Taking the case of Ashitaka (Princess Mononoke, 1997) a film directed by renowned animator Hayao Miyazaki, it can be seen that there is a clash of nature versus humanity. Ashitaka is the main character who has to treat dangerous grounds in an effort to save the community. The animated version of the film shows Ashitaka killing the demon but does not go unscathed as his right arm is corrupted with a curse and he has a long journey into the Great Forest Spirit to get help (Beane 5). The ensuing battle between Princess Mononoke and a mining village requires a courageous and industrial person to save the situation. This film presents Japanese cultural definition of heroism as an ability to wade through evil, save lives and remain self-less in defence of the society as seen in Ashitaka’s dedication to rebuilding Iron town in his last interaction with San and Eboshi.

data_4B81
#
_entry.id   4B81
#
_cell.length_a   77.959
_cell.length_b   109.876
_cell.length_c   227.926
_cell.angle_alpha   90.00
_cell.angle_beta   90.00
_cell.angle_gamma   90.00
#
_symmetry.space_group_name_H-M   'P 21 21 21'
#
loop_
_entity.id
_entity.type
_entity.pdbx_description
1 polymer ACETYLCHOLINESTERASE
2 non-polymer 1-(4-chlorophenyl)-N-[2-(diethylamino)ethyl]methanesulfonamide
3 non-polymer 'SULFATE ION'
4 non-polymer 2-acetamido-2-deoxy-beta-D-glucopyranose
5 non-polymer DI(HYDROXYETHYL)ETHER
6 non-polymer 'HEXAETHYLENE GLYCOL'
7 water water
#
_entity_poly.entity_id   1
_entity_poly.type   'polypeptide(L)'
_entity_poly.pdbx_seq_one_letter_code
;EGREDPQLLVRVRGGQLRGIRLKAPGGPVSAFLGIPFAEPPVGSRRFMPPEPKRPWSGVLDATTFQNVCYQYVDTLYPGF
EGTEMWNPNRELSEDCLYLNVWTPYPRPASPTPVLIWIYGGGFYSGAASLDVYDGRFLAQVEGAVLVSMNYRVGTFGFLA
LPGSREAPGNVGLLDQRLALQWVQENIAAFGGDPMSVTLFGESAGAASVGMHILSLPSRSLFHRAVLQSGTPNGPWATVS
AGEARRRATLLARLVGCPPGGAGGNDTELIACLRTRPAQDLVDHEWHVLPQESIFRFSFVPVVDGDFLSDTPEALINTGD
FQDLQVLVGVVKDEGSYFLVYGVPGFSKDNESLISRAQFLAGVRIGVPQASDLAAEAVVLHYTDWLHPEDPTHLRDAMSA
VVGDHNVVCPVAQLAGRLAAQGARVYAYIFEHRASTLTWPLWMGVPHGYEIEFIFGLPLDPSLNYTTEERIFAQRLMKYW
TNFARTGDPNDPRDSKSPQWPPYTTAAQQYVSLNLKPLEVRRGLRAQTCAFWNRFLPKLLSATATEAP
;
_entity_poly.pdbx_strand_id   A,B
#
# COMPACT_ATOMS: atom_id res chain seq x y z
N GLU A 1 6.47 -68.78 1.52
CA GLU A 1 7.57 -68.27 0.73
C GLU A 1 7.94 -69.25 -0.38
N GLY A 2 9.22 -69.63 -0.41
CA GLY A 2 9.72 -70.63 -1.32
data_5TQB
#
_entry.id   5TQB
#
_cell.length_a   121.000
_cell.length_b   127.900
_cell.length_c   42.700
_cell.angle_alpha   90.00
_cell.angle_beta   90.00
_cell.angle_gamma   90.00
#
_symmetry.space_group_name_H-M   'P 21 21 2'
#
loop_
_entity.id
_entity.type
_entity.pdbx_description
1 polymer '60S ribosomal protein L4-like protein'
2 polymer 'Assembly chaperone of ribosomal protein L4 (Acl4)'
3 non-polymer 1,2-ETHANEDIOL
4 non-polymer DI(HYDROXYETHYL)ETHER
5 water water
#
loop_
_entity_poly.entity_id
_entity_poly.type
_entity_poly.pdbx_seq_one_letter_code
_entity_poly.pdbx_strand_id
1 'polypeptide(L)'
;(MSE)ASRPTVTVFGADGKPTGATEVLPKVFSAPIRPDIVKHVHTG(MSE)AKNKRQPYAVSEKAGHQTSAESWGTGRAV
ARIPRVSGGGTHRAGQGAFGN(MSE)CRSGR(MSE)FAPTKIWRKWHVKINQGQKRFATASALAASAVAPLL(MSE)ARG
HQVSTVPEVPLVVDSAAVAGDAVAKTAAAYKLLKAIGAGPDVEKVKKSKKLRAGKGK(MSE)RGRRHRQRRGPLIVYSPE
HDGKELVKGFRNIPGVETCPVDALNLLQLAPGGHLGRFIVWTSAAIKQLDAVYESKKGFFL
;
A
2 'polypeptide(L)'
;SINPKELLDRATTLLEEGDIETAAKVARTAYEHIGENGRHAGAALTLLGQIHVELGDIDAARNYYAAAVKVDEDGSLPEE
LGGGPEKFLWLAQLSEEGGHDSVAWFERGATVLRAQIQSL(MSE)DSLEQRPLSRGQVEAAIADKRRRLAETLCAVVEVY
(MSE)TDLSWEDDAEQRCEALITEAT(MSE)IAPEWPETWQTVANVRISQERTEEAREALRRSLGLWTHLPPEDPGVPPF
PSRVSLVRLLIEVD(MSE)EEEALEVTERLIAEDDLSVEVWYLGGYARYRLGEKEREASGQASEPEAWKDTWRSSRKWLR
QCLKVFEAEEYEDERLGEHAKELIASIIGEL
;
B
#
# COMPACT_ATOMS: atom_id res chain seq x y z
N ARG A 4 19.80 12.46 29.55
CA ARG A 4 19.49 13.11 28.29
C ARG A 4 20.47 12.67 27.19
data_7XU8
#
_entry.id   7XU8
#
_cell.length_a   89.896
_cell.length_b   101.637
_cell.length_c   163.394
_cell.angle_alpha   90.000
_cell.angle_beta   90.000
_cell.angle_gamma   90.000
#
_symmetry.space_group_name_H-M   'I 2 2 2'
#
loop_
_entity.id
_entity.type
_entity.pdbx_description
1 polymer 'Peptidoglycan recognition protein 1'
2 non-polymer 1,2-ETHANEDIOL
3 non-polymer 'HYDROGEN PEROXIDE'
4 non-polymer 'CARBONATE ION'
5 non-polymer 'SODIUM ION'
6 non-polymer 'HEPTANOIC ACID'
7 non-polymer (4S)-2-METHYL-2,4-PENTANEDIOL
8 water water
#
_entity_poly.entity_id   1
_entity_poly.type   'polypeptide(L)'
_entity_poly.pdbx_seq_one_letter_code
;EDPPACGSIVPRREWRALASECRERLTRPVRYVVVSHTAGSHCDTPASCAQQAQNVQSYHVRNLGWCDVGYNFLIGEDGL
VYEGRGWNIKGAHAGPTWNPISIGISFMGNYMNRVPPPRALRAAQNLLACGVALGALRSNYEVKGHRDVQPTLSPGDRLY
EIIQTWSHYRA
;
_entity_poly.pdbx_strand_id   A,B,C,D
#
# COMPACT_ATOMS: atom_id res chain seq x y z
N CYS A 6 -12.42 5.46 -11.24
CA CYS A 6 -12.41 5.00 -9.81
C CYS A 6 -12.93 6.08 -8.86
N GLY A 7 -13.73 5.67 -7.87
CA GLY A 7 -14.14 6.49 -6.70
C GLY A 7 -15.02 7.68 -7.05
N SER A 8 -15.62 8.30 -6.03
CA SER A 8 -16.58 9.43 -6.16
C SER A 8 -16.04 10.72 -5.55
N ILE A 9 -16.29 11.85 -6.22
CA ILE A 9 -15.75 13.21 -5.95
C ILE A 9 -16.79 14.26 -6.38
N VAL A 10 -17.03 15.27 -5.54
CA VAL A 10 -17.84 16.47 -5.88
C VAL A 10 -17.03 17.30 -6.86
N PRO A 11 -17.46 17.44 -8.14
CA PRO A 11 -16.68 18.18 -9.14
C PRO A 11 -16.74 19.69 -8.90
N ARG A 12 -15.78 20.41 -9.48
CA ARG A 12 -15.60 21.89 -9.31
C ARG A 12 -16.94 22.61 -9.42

In Sylvain (Gandahar, 1988) the Queen Ambisextra and the Council of Women believe in warrior Sylvain as the ultimate saviour of the kingdom against the Machine-Men. In this cultural setup, the courage to face supernatural beings in the form of metals is considered heroic. Sylvain is a great warrior and from the animated version, is wit of incorporating the mutant beings called the Deformed (physically deformed, but mentally and spiritually advanced) and by a beautiful woman named Airelle. Considering his ability to strategize on a way of completely eliminating these metal creatures is exhibited through creative animation that exposes his heroism at the end of the encounter (Beane 9).
The animated presentation of Peter (Peter and the Wolf, 2006) is entertaining and informative as it explores an exciting show of heroism by Peter against the much hated and dreaded wolf. The film has a combination that is attractive to children and captivating to music enthusiasts. Peter’s ability to unwit the wolf, tie and prevent the hunters from killing it is a show of true hero.